Ken Lassman 6 years, 9 months ago

The Chamber's baby steps, like a real toddler, should be celebrated. Time will tell if it learns how to walk, or whether this is a greenwashing with no substance behind it. I also see no problem with asking those hard questions that ASBESTOS asked about the apparent cover-up of the brownfields. I certainly can both congratulate the Chamber for taking gestures that shows that it is willing to enter the 21st Century and look toward being helpful to its members in terms of making the shift toward more sustainable businesses (we are WAY behind Overland Park, KC, MO and other cities around the country) while at the same time asking for more information about the brownfield cleanups in the area. They could actually learn a lot from member companies whose attitudes are lightyears ahead of the Chamber as an organization.What I'd like to see is the Chamber setting up a taskforce to attract green businesses to this area, including developing a commercial zoning area that promotes community supported agriculture.

nobody1793 6 years, 9 months ago

"It will happen and it will involve GREENbacks."What is the exchange rate for those and Lawrence "REAL" dollars?

ASBESTOS 6 years, 9 months ago

This "green" stufff is waering a little thin and ringing very hollow. First off this is the "Chamber of Commerce" we are talking about, the minute it becomes cool or marketable for a city they will throw this under the bus in a minute. Second, is this the same Chamber of Commerce that has members that hold the opinion that asbestos is not a problem, and that older contaminated sites do not have to be cleaned up, just change the useage, ala Farmland, and EPA's misguided "Brownfield Program"? Like leaving pollution in the ground and changing use is a good and green thing. How does having recycling containers and changing to CFL lights and riding your bicycle to work offset all the problems with asbestos in buildings in Kansas (and a lot in Lawrence) that are just ignored, and the "Brownfield" change use applications that usually result in polution coming into the building via "vapor intrusion"?With this "rush to Green" symbolism rules over substance. Take Greensburg for instance, EPA and KDHE ignored the Asbestos problems, and burned the debris containing asbestos in a pit, it was not segregated, recycled or reuses, and the carbon foot print of burning an entire towns buildings for no energy gain and to "make the asbestos problem go away" makes that process Far very far from green.. In several other Storms areas the debris was not handled properly either.From the KDHE page: http://kdheks.gov/news/web_archives/2008/06132008a.htmIn June the news release suggests that buildings after 1980 do not have asbestos, however EPA made them change their misleading statment; "*Correction 8/25/08: In the news release above, there is reference to the year 1980 that implies that construction and building materials containing asbestos were not used after that time. This implication is incorrect, asbestos can actually still be found in some building materials today."The point being is you can't go "Green" until you have taken care of the "Brown".Green may be new, cool and in, but the brown issues are laws, and cities and the Chamber of Commerce need to folow existing environmental laws for public health, before we get wrapped around the axxe handle abut changing light bulbs or putting in receyling tubs.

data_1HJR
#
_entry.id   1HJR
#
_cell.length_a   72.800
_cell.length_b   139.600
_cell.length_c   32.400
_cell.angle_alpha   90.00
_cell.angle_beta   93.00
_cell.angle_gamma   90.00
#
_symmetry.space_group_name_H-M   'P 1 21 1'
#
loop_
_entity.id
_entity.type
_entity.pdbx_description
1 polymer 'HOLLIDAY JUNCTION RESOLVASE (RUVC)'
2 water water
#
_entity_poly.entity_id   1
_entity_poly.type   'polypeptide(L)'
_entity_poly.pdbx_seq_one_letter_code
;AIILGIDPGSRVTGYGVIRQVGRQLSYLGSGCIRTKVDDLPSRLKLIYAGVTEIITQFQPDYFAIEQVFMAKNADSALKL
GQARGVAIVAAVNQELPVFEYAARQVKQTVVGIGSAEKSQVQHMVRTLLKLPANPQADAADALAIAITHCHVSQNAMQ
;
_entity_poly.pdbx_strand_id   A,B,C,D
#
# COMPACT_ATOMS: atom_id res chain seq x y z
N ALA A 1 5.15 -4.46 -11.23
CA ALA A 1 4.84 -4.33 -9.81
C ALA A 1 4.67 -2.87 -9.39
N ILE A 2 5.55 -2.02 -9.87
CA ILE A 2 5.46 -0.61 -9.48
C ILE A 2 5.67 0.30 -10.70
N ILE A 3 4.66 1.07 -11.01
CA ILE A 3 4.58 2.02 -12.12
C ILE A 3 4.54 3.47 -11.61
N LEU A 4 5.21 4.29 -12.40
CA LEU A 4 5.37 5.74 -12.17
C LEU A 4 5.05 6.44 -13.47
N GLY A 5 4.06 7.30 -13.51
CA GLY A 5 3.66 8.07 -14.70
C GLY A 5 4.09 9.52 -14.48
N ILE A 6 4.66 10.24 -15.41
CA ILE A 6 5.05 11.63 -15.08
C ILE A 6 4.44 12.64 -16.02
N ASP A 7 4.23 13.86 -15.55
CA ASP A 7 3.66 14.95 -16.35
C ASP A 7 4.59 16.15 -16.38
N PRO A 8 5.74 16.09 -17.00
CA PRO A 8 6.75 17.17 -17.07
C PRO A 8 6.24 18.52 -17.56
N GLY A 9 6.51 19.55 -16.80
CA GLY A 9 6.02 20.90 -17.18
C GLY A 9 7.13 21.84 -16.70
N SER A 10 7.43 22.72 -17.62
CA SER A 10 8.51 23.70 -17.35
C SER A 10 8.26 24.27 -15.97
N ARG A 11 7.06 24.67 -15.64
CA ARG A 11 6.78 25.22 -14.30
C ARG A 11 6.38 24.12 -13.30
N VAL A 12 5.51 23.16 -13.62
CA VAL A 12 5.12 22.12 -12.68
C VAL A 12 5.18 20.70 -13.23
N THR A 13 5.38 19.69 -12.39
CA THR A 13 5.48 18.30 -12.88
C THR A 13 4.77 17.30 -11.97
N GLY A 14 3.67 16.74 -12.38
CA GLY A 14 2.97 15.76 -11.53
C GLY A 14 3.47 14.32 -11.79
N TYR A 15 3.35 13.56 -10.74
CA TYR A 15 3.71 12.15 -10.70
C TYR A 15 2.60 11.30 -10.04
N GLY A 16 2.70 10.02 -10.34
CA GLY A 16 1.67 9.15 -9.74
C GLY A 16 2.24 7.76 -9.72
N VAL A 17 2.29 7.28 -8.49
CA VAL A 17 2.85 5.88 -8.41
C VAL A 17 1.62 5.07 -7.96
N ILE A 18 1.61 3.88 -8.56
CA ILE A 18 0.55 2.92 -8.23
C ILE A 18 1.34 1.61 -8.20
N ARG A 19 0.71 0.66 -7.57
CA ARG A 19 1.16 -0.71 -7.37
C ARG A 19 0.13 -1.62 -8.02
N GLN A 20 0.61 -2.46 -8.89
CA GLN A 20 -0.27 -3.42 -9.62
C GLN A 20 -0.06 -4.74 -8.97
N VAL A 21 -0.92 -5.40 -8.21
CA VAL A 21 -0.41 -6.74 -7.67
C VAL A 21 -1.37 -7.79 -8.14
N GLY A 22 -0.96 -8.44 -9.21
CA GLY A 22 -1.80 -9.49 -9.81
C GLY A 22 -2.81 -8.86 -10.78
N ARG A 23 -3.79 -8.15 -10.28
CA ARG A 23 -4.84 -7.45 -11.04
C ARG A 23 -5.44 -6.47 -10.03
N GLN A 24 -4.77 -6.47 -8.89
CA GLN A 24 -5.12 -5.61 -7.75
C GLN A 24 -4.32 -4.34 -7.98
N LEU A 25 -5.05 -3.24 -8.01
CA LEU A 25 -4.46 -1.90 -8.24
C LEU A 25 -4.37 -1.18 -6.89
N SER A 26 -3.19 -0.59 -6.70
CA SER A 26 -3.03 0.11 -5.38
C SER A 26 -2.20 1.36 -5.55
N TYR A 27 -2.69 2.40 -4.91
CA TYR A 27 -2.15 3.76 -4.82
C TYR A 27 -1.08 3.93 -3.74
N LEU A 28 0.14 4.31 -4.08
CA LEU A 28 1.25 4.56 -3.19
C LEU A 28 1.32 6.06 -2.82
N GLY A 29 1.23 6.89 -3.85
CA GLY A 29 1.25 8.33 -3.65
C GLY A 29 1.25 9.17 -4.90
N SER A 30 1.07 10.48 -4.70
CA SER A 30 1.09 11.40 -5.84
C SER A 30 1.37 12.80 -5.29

jafs 6 years, 9 months ago

The Sierra Club is not a far-left radical organization, in my view.If you ignore reasonable ideas to preserve the environment because of perceived radicals, that doesn't seem very reasonable to me.We are already seeing many ways in which our unthinking pollution/destruction of the natural environment creates problems for us as well.Let's all be mindful of our use/abuse of the planet and the precious natural resources it affords us.

Ragingbear 6 years, 9 months ago

~~This "green" stufff is waering a little thin and ringing very hollow. First off this is the "Chamber of Commerce" we are talking about, the minute it becomes cool or marketable for a city they will throw this under the bus in a minute.~~Don't be silly.... The T is getting shut down. How are they supposed to throw anything under it?

pace 6 years, 9 months ago

Hawk your idea of green is a very good example of how education should be part of any green action . While it is true many modern practices are pretty dirty, pooping into a hole in the ground is not one of the modern ways of reducing waste. Maybe you should read up, and then lol you might try to think. Good for the chamber. The heavy industries in town had a nice surprise when they decided to look at ways to reduce pollution and waste. They were successful and saved money.

Water 6 years, 9 months ago

Every summer for 10 years now, I've noticed shops on Mass street prop open their front door, allowing chilly air conditioned air to spill out across the sidewalk. Does this cold air really draw in enough potential customers to increase sales enough to offset the increase in their electric bill? Don't they realize it disgusts some potential customers who then don't shop there? It's economical, it's "Green".....it's just sensible.....shut the door.